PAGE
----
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Medicine

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Case Western Reserve School of Medicine, NIH, Creutzfeldt Jacob Disease, CJD, Prions, prion transmission, National Prion Disease Pathology Surveillance Center , Wenquan Zou, CJD diagnosis, prion infections, Brain Health, Byron Caughey, Surgeries, Brain Surgery, non-neurosurgeries, Neurosurgeries, University Hospitals Cleveland Medical Center

Researchers Find Infectious Prions in Creutzfeldt-Jakob Disease Patient Skin

In a Science Translational Medicine study published today, Case Western Reserve University School of Medicine researchers found that CJD patients also harbor infectious prions in their skin, albeit at lower levels. In the study, the researchers collected skin samples from 38 patients with assistance from the National Prion Disease Pathology Surveillance Center at Case Western Reserve School of Medicine and measured their prion levels. Using a highly sensitive in vitro assay developed and conducted by Byron Caughey’s group at the NIH, they detected prion protein aggregates in the skin samples from all of CJD patients. Prion levels were 1,000-100,000 times lower in the skin than in the brain, and only detectable by this extremely sensitive assay. The researchers further demonstrated that such skin prions are infectious, since they are capable of causing disease in humanized mouse models.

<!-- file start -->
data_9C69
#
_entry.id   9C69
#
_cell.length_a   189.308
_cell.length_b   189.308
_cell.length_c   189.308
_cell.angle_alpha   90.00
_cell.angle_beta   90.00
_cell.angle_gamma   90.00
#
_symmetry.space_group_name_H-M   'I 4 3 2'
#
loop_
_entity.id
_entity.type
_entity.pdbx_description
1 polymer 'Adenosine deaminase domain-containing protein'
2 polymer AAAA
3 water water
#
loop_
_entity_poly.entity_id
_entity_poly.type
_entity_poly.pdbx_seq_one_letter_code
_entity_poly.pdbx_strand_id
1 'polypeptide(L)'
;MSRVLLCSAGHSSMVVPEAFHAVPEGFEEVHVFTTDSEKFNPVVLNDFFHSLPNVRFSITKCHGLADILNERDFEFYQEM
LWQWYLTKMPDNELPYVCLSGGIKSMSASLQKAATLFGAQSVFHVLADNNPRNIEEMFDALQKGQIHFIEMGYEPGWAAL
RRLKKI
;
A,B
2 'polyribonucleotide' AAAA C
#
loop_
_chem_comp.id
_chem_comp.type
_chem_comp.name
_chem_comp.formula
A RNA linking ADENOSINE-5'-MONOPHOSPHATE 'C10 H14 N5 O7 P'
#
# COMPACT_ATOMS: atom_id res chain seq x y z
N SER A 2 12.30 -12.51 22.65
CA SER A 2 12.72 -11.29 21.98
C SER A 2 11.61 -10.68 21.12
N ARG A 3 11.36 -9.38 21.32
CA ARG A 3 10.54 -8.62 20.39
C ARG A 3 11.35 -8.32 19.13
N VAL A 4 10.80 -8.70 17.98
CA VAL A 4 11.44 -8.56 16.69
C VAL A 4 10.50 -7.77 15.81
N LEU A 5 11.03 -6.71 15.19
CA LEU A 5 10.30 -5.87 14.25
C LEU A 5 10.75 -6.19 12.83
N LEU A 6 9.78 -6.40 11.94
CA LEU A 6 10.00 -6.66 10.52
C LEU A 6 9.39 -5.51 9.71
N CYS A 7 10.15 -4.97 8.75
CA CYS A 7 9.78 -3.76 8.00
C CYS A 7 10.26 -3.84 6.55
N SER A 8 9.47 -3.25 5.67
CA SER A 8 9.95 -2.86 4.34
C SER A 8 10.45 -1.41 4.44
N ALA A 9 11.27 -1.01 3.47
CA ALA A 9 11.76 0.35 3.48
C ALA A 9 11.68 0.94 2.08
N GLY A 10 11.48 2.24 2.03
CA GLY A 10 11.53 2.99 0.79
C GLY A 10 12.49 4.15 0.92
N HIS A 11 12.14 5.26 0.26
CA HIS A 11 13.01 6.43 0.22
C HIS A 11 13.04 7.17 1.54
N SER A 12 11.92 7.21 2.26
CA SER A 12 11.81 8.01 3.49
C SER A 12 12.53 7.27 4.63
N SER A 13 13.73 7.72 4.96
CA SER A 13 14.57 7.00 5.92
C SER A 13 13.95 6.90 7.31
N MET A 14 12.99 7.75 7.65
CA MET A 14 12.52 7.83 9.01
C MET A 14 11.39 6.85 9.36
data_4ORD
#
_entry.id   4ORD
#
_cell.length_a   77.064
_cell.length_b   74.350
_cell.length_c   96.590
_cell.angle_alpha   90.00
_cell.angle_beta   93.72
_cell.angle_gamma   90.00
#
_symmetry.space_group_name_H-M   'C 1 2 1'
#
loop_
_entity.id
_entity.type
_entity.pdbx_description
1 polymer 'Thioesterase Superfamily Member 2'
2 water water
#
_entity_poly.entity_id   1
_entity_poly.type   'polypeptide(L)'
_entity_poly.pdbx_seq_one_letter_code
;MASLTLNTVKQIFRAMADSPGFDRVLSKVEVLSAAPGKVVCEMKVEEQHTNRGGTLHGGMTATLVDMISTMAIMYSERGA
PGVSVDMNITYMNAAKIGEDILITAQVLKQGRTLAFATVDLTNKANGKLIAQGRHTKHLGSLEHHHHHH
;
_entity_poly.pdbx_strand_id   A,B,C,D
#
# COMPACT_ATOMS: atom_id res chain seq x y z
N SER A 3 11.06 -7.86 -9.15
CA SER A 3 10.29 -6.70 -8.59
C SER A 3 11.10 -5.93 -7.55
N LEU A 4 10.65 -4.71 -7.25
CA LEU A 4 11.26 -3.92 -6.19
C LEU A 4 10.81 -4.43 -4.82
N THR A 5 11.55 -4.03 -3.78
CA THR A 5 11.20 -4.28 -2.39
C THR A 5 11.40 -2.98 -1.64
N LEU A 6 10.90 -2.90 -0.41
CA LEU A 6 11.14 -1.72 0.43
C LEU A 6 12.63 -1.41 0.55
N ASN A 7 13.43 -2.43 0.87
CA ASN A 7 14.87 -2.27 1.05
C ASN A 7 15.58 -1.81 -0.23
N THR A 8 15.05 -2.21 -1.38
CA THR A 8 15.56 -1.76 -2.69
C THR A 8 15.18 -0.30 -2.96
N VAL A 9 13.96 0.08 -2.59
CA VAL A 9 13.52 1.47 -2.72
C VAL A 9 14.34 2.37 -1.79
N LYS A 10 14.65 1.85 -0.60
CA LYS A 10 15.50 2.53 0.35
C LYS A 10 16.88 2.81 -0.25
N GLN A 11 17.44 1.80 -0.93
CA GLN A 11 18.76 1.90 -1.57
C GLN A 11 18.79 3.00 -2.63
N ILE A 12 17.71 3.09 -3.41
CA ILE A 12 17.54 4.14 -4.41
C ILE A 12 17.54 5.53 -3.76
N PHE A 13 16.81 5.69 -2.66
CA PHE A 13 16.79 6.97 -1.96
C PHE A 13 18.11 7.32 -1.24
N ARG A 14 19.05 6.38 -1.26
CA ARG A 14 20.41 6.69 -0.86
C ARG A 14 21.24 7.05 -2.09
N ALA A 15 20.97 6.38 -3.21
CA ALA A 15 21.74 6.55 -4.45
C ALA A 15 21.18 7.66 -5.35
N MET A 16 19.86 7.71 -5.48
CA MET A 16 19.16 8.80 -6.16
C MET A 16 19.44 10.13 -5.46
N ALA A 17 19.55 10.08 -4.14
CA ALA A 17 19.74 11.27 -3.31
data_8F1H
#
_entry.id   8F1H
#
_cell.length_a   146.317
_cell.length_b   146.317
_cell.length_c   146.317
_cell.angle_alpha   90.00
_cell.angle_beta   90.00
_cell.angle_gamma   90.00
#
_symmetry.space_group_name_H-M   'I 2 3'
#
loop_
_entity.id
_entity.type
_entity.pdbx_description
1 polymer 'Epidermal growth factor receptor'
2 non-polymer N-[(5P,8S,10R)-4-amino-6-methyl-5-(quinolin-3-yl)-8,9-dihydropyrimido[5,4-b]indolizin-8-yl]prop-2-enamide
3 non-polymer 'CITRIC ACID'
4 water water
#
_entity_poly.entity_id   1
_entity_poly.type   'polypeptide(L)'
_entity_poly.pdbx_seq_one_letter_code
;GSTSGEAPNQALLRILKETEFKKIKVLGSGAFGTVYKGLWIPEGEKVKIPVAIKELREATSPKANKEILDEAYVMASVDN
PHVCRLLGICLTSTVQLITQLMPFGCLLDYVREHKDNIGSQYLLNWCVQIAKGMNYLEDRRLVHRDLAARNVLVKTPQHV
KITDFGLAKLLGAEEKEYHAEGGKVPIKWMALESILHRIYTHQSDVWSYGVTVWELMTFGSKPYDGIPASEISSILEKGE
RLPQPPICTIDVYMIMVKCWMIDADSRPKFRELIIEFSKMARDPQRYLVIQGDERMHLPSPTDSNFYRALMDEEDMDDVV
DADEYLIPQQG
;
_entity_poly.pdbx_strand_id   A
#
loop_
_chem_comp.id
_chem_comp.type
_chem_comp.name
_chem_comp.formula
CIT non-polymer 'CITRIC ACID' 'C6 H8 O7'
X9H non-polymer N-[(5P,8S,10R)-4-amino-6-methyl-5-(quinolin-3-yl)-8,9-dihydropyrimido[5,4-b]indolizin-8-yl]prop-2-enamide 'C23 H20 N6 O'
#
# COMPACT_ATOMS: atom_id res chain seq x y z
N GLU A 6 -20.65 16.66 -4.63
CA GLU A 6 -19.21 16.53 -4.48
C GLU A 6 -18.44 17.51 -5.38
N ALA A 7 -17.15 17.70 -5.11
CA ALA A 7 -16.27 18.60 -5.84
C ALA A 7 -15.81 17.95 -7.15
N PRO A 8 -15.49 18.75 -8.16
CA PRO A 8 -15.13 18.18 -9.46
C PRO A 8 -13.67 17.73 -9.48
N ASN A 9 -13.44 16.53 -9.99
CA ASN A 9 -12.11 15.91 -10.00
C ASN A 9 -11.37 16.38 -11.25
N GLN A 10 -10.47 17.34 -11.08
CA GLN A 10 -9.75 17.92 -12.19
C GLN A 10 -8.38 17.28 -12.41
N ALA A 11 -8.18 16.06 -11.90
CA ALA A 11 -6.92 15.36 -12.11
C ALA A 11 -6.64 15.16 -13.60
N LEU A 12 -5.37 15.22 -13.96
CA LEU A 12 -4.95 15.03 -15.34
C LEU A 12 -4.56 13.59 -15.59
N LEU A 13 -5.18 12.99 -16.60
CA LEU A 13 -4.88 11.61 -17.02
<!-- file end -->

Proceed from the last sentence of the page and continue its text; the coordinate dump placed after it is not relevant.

Life

Social and Behavioral Sciences

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Dementia Risk, Alzheimer's, Research, Memory, Nueroscience, Higher Education

Alzheimer’s Awareness Month: As Numbers Diagnosed Grow, So Does Promising Research

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Researchers at Fresno State and CSU Fullerton are among those studying better ways to prevent the most common form of dementia.

Medicine

Science

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Alzheimer's, Memory, Aging

To Forget or to Remember? Memory Depends on Subtle Brain Signals, Scientists Find

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Understanding how brains actively erase memories may open new understanding of memory loss and aging, and open the possibility of new treatments for neurodegenerative disease.

Medicine

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Autism, Autism Spectrum Disorder, Brain, Disabilities, Games, Video Games, Kinesiology, Balance

Video Game Improves Balance in Youth with Autism

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Playing a video game that rewards participants for holding various “ninja” poses could help children and youth with autism spectrum disorder (ASD) improve their balance, according to a recent study in the Journal of Autism and Developmental Disorders led by researchers at the University of Wisconsin-Madison.

Life

Education

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Greg Duncan, Child Development, Research, Brain, Education, Poverty

UCI Wins Federal Grant to Explore Link Between Family Income, Early Brain Development